Iain Henderson with Ireland forwards coach Paul O'Connell. Dan Sheridan/INPHO

Henderson: O'Connell 're-coaching the small things that everyone, in inverted commas, 'already knows''

The Ulster captain saluted the coaches behind Ireland’s improved set piece, which has been a rare bright spark in a poor Six Nations to date.

PERHAPS HIS CREDENTIALS as a future national-team captain, accentuated during two standout individual performances in Ireland’s hours of need versus both Wales and France, smoothed the talks.

But despite the pandemic-delayed and generally protracted process this time around, the final negotiations were fairly painless as Iain Henderson signed a new two-year IRFU contract which will take him to the eve of the 2023 World Cup. And he’s forthright in his intention to extend again at that point.

He was finally able to “check that box” about a week ago, securing his immediate future and officially announcing as much today with a sense of understandable relief. He discusses the negotiation process and how players’ reputed flirtation with foreign clubs is often part of it, but less so here, as far as he can see. “I’ve only ever had eyes for Ireland,” he says, in a loving tone that takes the mick out of himself and masks the fact that he’s likely being serious.

And then, more seriously, he speaks to team-mates who don’t yet have the luxury of looking even a couple of years ahead, as negotiations continue into the spring for numerous players who, as it stands, will be out of contract this summer.

“In terms of looking out for each other, making sure everyone is fine; [checking] if anyone has any external stresses, be it contracts or college or family; you always have to be mindful of your team-mates and make sure that you have that extra eye outside of the rugby circle.

“Ultimately, [such stresses] will impact their rugby performances, be it training or matches or sleep before a game or anything like that. Being able to spot guys when they’re maybe struggling a wee bit, or they’re not themselves, that’s key.”

Strictly within a rugby context, Paul O’Connell would doubtless have seen a number of players in his old wheelhouse struggling upon his introduction to Andy Farrell’s setup in advance of the Six Nations.

Even in two defeats, his impact on Ireland’s forwards has been marked, and most exemplified at lineout time.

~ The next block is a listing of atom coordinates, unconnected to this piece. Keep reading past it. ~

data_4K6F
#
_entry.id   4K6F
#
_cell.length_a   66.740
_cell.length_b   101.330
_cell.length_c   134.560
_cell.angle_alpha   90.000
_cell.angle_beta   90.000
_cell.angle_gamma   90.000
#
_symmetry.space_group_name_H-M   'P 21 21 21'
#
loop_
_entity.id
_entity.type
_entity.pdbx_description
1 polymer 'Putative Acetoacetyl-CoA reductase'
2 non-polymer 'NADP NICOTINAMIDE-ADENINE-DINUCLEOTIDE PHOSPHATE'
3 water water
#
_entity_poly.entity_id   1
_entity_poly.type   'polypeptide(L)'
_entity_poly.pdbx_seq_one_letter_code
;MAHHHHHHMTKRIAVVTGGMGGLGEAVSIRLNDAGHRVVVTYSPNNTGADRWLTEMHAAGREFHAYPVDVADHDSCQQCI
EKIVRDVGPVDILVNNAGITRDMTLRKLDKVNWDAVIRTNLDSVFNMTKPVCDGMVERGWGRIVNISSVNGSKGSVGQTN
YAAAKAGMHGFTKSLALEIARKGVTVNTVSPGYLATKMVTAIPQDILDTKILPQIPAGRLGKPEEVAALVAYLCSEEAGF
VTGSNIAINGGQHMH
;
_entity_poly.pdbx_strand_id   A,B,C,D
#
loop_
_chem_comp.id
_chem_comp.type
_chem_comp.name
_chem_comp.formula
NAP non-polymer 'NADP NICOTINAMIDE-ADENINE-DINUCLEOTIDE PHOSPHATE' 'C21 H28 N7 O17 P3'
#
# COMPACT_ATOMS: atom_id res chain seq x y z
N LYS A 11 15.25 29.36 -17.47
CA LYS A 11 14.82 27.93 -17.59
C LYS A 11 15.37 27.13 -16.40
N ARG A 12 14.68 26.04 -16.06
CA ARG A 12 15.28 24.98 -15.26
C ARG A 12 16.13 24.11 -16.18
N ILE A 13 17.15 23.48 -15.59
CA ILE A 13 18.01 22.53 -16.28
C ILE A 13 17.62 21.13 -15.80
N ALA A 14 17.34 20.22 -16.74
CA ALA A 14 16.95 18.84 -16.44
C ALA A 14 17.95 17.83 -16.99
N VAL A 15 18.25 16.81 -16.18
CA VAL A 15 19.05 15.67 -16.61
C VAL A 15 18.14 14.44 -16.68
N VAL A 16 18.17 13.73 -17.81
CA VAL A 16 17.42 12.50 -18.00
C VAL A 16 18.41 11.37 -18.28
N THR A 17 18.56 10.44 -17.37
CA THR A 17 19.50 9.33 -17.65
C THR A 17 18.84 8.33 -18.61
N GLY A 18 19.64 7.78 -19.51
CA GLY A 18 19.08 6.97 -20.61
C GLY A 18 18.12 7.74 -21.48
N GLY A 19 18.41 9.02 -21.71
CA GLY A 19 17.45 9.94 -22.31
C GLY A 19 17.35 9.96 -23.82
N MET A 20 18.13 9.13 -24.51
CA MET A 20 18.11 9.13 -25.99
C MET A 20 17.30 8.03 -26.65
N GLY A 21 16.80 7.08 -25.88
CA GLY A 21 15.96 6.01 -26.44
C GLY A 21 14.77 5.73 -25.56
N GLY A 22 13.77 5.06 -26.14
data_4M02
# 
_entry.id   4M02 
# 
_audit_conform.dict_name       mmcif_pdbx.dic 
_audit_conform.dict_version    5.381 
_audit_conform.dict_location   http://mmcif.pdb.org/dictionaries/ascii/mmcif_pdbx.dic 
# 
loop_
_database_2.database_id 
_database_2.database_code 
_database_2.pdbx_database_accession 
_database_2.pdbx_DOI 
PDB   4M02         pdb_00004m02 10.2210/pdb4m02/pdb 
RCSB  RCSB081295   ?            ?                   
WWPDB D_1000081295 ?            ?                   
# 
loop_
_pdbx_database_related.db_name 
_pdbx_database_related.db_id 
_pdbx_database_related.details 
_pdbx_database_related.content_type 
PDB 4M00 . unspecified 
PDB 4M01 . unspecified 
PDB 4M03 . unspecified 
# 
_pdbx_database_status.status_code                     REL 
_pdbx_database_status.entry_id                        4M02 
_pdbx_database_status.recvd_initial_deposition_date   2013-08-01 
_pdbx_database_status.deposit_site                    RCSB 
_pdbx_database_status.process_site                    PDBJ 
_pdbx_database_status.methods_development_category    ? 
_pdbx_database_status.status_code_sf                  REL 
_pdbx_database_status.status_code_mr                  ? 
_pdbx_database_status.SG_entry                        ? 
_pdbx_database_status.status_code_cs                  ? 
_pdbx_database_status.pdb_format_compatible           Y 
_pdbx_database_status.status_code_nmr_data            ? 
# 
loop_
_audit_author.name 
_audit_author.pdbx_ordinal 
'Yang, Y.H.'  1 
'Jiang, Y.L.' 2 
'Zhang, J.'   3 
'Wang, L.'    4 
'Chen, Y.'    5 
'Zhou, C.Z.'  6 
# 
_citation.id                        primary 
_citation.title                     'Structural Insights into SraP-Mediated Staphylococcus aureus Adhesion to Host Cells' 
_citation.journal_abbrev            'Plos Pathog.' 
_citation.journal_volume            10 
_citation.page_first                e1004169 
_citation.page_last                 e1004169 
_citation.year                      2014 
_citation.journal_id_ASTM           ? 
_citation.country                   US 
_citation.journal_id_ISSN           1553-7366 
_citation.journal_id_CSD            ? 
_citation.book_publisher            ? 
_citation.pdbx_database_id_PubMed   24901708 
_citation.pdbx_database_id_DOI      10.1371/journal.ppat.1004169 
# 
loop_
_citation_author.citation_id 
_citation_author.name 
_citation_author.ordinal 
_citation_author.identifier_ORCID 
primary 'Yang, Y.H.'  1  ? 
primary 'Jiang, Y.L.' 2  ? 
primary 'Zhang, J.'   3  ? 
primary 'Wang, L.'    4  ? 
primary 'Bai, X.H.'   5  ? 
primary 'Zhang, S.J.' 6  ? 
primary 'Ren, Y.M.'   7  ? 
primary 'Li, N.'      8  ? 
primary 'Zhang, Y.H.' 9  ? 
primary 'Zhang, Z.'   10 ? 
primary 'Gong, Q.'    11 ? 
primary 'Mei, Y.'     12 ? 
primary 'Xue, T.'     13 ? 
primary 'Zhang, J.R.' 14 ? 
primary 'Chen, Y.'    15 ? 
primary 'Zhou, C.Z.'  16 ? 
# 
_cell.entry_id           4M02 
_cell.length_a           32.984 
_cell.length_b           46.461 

The scrum, too, looks extremely well oiled under John Fogarty, with Ireland’s set piece as a whole exempt from much of the skepticism facing the team and Farrell’s reign as his third international window teeters on the brink of disaster.

Henderson, though, speaks not of a forwards revolution under the tutelage of either O’Connell nor Fogarty, but instead of pragmatic solutions that have thus far afforded Ireland to steady the ship up front at the very least.

“Paulie hasn’t come in and tried to reinvent anything,” he says of O’Connell. “He hasn’t tried to take everything away from what we had learned before.

“What he has done is let us continue to work with what we were doing, and add small tweaks to make us better and better, session by session; adding bits of detail that we might be missing, ensuring that we are getting as consistent a lineout as possible for the hookers, the jumpers, and the lifters, to make sure that, ultimately, we can have as smooth a week running into the game as possible.

“The detail that Paulie’s adding at the lineout: it’s nothing mind-blowingly new. It’s the ability to be able to continue to coach and to re-coach the small things that everyone, in inverted commas, ‘already knows’, and to ensure we’re staying on top of that,” he adds.

“Fogs (Fogarty) has been incredible with the insight he’s brought to the scrum and, again, he’s making the scrum feel not only about the front row, but the eight players that are in the scrum.

“Because very often, what can happen in scrum meetings is that front rows just sit and talk in more or less another language than everyone else and, as second rows, we just stick our heads in and push! Whereas Fogs has brought a whole new dimension to it and is really encapsulating ‘the eight as one’, as he likes to put it, to ensure we’re getting those performances throughout the week, building towards the weekend, the same as the lineout.”

As for his own taste of formally driving on-field standards as captain against France, Henderson says he’d “love to do it again” but doesn’t expect he’ll officially lead Ireland against Italy in Rome this weekend.

“I really enjoyed it. Obviously, the result wasn’t what we had wanted but I really enjoyed the build-up to it and during the game.

“Obviously, there is a pecking order of leaders ahead of me. This team has leaders all the way through it and that’s probably one thing that made it feel more seamless for me and made it more easy for me to step into that role.”

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